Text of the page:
H-270.997 Legal Restrictions on Sexual Behavior Between Consenting Adults. Our AMA supports in principle repeal of laws which classify as criminal any form of noncommercial sexual conduct between consenting adults in private, saving only those portions of the law which protect minors, public decorum, or the mentally incompetent. (BOT Rep. I, A-75; Reaffirmed: CLRPD Rep. C, A-89; Reaffirmed: Sunset Report, A-00)

D-65.995 Health Disparities Among Gay, Lesbian, Bisexual and Transgender Families. Our AMA will work to reduce the health disparities suffered because of unequal treatment of minor children and same sex parents in same sex households by supporting equality in laws affecting health care of members in same sex partner households and their dependent children. (Res. 445, A-05)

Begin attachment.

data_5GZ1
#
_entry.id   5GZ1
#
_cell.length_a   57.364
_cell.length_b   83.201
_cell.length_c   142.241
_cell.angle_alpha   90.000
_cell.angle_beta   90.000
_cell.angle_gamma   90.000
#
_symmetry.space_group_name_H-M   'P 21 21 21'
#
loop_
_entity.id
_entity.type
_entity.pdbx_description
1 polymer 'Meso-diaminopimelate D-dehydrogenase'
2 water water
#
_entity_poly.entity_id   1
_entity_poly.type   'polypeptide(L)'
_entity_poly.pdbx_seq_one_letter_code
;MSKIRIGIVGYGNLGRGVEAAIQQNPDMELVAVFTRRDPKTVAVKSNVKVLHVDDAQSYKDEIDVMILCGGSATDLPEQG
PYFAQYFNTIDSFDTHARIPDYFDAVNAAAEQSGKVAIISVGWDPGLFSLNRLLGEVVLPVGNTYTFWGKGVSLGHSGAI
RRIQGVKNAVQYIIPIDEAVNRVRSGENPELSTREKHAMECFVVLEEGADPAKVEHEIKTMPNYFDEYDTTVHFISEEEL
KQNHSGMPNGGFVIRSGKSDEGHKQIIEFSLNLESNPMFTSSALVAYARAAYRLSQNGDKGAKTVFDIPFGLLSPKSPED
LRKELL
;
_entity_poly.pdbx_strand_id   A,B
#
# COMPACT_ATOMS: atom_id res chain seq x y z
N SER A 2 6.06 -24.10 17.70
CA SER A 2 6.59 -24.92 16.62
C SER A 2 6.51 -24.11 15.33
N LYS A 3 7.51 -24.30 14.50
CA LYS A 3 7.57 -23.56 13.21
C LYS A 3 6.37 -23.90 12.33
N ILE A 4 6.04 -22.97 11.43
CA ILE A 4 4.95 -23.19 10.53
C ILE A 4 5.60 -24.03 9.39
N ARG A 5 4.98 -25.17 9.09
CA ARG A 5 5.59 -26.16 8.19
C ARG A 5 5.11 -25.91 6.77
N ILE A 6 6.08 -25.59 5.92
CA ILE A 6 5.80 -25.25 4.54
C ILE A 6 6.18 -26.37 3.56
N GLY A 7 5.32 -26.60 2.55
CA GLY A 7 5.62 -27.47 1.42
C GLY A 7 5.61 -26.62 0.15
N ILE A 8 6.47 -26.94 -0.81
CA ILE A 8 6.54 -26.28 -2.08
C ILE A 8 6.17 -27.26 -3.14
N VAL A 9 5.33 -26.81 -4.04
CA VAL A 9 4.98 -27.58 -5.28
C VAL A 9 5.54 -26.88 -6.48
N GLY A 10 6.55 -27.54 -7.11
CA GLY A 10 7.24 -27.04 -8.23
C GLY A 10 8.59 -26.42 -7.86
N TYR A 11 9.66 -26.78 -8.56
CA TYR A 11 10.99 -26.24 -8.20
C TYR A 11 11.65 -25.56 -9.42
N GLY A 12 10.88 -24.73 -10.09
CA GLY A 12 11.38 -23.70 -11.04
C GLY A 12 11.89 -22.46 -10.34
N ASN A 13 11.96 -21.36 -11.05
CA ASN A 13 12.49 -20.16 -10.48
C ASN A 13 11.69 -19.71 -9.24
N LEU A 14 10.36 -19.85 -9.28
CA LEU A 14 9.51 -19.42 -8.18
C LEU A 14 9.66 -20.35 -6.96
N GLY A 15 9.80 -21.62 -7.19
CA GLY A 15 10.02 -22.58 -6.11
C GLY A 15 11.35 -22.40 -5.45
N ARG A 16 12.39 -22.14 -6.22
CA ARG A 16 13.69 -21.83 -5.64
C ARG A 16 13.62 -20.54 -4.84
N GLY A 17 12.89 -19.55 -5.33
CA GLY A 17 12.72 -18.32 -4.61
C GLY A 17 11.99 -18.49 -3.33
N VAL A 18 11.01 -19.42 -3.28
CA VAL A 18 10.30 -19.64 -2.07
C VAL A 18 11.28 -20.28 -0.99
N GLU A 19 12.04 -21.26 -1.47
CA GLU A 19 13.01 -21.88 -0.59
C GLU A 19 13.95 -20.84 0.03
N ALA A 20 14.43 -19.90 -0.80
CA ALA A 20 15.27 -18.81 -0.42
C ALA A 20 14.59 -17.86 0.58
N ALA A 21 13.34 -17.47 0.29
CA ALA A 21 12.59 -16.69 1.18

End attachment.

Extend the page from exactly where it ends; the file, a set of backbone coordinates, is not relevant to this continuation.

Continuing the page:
D-160.979 Health Care Disparities in Same-Sex Partner Households Our AMA will evaluate existing data concerning same-sex couples and their dependent children and report back to the House of Delegates to determine whether there is evidence of health care disparities for these couples and children because of their exclusion from civil marriage. (Res. 522, A-08)

H-50.974 Revision of the Lifetime Deferral for Blood Donation of the Men Who Have Sex with Men (MSM) Population Our AMA recognizes that based on existing scientific evidence and risk assessment models, a shift to a 5-year deferral policy for blood donation from men who have sex with men (MSM) is supportable. (CSAPH Rep. 5, A-08)

H-60.940 Partner Co-Adoption. Our AMA will support legislative and other efforts to allow the adoption of a child by the same-sex partner, or opposite sex non-married partner, who functions as a second parent or co-parent to that child. (Res. 204, A-04)